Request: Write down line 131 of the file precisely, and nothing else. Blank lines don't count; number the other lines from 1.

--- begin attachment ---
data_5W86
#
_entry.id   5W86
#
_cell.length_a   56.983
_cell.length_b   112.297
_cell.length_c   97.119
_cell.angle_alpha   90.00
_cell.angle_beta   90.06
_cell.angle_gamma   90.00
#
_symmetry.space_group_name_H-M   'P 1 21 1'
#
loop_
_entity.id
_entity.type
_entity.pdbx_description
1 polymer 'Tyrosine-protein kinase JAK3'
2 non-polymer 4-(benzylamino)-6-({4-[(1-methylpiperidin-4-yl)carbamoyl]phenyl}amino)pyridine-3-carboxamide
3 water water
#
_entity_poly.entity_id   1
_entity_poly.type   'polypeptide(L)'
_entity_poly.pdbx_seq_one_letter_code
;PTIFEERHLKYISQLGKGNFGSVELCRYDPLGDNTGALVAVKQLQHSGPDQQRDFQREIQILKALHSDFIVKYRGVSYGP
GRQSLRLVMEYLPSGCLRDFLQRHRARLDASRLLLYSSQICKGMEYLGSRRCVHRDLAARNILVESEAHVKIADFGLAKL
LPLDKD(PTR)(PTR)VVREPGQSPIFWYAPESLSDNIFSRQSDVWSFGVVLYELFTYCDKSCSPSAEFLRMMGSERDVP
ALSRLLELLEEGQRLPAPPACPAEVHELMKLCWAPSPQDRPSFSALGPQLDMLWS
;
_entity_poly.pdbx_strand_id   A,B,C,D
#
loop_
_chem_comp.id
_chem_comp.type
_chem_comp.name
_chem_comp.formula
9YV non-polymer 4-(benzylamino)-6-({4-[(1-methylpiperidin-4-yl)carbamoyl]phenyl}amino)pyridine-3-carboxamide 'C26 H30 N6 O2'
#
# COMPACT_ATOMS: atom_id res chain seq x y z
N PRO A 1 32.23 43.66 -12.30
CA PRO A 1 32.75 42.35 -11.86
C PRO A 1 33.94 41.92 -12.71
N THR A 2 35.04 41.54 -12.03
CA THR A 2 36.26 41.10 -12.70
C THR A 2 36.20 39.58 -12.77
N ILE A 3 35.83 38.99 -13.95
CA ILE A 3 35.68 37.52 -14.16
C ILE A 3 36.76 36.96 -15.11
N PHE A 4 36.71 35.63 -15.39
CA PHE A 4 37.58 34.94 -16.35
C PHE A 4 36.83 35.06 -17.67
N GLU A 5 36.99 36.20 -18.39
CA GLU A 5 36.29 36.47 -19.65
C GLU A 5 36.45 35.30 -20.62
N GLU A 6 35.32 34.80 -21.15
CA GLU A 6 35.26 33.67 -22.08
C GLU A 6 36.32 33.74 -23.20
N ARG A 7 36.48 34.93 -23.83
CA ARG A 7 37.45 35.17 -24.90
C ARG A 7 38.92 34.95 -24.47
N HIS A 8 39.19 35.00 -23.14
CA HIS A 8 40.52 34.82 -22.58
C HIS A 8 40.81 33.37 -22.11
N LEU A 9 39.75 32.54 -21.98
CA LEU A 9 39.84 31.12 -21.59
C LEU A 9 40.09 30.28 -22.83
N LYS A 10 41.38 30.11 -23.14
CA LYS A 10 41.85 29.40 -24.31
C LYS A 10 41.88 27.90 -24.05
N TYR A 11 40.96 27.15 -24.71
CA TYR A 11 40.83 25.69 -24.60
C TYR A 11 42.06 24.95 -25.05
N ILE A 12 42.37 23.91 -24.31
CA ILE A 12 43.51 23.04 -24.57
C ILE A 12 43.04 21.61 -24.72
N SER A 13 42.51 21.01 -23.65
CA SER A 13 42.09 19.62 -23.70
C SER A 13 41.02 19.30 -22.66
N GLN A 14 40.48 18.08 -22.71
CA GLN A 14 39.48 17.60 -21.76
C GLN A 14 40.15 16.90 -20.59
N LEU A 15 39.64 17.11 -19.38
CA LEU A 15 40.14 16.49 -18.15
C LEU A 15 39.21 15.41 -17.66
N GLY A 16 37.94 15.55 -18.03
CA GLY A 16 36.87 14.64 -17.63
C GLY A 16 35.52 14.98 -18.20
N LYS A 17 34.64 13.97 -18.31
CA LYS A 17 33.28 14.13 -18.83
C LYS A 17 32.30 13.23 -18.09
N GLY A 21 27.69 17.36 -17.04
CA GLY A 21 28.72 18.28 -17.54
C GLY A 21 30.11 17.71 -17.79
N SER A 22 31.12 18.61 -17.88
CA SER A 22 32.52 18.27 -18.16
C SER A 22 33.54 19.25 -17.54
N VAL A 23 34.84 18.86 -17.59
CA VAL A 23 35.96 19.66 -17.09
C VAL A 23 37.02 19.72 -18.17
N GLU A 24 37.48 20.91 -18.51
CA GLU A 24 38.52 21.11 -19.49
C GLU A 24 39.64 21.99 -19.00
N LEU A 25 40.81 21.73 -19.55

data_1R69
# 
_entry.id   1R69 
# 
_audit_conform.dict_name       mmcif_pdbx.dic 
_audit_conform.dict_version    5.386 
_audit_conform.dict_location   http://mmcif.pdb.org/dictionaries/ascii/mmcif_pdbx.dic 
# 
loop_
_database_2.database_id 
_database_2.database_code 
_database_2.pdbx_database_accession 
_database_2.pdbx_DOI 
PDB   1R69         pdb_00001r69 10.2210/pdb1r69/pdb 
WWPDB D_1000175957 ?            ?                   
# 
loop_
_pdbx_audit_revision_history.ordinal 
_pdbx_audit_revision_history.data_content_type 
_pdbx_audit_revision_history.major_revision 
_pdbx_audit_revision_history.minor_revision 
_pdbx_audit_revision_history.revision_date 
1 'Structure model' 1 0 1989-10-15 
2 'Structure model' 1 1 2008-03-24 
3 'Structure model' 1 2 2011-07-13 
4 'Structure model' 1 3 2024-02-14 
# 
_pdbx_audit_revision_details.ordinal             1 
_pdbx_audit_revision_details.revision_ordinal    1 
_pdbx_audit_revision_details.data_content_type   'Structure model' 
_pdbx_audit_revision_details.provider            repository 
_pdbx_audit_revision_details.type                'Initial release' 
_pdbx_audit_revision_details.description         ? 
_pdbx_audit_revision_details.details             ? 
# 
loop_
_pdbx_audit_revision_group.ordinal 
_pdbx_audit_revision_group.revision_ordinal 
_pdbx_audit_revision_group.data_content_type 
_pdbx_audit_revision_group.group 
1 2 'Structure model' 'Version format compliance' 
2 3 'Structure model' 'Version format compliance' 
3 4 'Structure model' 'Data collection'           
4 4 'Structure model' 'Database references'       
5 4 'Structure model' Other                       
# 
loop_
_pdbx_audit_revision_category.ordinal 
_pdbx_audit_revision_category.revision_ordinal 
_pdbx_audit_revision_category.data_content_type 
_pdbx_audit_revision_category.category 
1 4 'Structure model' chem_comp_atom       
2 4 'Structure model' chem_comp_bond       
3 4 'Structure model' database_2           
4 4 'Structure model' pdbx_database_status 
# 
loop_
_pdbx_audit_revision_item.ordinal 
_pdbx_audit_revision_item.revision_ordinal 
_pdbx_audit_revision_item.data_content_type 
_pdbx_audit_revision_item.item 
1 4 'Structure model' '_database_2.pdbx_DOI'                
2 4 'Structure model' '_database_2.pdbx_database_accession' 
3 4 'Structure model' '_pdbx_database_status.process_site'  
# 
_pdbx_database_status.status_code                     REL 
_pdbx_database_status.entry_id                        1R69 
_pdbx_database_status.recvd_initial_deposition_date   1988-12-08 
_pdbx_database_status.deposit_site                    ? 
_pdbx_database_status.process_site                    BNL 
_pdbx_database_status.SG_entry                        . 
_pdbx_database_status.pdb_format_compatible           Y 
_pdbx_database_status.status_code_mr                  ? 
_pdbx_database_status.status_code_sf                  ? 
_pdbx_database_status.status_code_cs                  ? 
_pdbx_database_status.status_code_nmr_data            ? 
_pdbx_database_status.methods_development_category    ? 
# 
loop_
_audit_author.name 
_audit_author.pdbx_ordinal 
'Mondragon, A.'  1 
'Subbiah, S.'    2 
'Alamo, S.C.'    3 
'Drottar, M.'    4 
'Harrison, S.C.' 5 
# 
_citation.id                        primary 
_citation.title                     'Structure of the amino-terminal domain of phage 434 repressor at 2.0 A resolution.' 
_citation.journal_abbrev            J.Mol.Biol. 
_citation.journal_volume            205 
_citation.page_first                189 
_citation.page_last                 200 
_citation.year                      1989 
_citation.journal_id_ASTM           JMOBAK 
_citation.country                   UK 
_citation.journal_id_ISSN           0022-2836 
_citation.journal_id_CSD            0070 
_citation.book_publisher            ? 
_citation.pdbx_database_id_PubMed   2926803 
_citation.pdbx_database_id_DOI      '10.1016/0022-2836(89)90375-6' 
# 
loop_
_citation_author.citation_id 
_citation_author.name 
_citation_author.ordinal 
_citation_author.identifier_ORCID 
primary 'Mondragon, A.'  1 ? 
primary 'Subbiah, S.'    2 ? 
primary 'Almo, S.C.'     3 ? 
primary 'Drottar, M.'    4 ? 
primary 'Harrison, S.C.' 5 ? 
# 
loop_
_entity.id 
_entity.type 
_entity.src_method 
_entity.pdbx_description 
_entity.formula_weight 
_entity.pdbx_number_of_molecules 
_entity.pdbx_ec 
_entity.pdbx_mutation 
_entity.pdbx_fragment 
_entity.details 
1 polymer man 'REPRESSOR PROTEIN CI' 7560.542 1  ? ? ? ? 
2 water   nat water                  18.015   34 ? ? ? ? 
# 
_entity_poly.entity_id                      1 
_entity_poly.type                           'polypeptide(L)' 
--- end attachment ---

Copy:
_pdbx_audit_revision_details.ordinal             1 